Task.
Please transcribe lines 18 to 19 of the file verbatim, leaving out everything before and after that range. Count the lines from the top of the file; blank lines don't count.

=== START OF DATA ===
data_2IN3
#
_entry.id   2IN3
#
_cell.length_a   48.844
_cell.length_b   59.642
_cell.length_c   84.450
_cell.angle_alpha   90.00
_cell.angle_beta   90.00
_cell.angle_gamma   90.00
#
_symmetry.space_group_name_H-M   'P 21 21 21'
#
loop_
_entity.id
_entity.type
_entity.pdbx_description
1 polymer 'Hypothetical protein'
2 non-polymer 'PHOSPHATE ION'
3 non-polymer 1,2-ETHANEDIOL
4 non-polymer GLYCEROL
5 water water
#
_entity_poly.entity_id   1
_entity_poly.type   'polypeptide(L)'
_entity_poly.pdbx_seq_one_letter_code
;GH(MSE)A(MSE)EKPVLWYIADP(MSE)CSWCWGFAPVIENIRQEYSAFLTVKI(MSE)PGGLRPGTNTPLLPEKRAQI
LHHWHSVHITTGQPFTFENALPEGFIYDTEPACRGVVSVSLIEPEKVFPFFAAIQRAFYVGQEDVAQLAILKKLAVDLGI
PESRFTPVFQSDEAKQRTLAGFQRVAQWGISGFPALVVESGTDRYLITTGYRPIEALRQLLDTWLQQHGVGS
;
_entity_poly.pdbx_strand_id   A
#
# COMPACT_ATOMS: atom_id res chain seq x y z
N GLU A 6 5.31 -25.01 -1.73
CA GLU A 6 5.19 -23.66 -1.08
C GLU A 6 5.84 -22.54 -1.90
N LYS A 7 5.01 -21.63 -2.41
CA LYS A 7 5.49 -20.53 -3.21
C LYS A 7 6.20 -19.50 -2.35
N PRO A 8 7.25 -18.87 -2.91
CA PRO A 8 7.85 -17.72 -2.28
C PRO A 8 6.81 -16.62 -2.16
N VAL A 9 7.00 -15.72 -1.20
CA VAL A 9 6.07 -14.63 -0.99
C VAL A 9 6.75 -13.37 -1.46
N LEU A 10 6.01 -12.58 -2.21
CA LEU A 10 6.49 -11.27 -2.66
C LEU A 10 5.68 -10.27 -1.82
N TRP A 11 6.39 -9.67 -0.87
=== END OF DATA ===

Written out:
1 polymer 'Hypothetical protein'
2 non-polymer 'PHOSPHATE ION'